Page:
This page is about libm for the musl libc.


Writing math code from scratch is a huge work so already existing code is used. Several math functions are taken from the freebsd libm and a few from the openbsd libm implementations. Both of them are based on fdlibm. The freebsd libm seems to be the most well maintained and most correct version of fdlibm.


General rules


Binary representation of floating point numbers matter because bit hacks are often needed in the math code. (in particular bit hacks are used instead of relational operations for nan and sign checks becuase relational operators raise invalid fp exception on nan and they treat -0.0 and +0.0 equally and more often than not these are not desired)

float and double bit manipulation can be handled in a portable way in c using union types:

(assuming the bits in the object representation of 32bit and 64bit unsigned ints map to the floating-point representation according to ieee-754, this is not always the case, eg. old arm floating-point accelerator (FPA) used mixed endian double representation, but musl does not support the old arm ABI)

long double bit manipulation is harder as there are various representations and some of them don't map to any unsigned integer type:

(and other non-standard formats are not supported)

In case of ld64 the bit manipulation is the same as with double and all long double math functions can be just wrappers around the corresponding double ones. (using symbol aliasing on the linker level is non-conformant since functions would not have unique address then)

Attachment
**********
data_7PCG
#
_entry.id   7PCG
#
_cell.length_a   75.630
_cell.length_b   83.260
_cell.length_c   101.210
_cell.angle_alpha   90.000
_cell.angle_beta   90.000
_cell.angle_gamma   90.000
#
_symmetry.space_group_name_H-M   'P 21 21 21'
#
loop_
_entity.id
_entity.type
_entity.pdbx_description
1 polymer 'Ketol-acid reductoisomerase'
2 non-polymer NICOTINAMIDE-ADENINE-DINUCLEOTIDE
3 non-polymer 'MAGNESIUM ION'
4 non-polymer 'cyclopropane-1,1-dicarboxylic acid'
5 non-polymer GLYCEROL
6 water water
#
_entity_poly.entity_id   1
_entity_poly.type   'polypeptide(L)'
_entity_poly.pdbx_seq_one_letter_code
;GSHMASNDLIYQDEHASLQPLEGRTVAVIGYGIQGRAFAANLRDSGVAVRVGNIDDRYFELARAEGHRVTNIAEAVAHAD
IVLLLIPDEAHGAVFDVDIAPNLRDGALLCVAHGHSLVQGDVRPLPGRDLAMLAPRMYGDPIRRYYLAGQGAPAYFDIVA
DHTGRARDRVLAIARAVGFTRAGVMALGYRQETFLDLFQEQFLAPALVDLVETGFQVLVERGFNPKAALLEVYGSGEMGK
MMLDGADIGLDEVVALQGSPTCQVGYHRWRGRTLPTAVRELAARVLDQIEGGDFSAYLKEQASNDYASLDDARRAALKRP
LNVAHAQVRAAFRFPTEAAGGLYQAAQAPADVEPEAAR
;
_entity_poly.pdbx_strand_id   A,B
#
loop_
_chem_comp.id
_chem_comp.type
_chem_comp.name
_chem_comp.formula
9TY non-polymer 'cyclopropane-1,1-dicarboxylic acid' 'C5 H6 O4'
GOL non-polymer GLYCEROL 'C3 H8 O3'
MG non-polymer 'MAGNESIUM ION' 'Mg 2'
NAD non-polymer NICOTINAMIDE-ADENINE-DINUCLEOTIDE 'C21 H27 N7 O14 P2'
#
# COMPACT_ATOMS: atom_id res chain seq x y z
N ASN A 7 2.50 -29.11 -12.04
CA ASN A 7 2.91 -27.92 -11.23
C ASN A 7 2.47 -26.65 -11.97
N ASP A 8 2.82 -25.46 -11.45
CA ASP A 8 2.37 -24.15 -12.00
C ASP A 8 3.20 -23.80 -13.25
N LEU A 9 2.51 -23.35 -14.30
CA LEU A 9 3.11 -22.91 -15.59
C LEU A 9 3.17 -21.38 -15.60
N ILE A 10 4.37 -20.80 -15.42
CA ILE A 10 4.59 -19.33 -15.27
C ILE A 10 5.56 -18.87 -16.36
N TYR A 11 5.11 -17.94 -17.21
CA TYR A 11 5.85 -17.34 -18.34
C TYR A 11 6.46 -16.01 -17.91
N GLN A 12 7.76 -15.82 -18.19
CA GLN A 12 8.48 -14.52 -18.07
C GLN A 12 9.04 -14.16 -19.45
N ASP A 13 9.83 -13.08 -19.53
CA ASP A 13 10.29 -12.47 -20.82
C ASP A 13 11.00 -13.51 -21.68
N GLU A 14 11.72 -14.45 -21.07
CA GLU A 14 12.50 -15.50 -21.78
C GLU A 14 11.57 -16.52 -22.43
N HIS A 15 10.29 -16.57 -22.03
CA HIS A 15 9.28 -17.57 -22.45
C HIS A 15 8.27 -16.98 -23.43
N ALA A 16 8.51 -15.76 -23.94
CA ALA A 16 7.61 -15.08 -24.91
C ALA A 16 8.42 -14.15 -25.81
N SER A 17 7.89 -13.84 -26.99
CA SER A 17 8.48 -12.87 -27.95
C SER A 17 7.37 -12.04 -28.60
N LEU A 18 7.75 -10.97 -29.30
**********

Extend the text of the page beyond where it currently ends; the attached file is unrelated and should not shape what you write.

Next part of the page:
ld80 is the most common long double on linux (i386 and x86_64 abi), it means 64bit significand with explicit msb (inconsistent with other ieee formats), 15bit exp, 1 sign bit. The m68k (and m88k) architecture uses the same format, but different endianness:

where m is the significand and se is the sign and exponent.

hardware ld128 is rare (eg. sparc64 and aarch64 with software emulation), it means 113bit significand with implicit msb, 15bit exp, 1 sign bit:

There are other non-conformant long double types: eg. the old SVR4 abi for ppc uses 128 bit long doubles, but it's software emulated and traditionally implemented using two doubles (also called ibm long double as this is what ibm aix used on ppc). The ibm s390 supports the ieee 754-2008 compliant binary128 floating-point format, but previous ibm machines (S/370, S/360) used slightly different representation.

This variation shows the difficulty to consistently handle long double: the solution is to use ifdefs based on float.h and on the endianness and write different code for different architectures.


The ugly parts of libm hacking.

Some notes are from:

Useful info about floating-point in gcc:

libm implementations

libm tests

multiprecision libs (useful for tests)

other links

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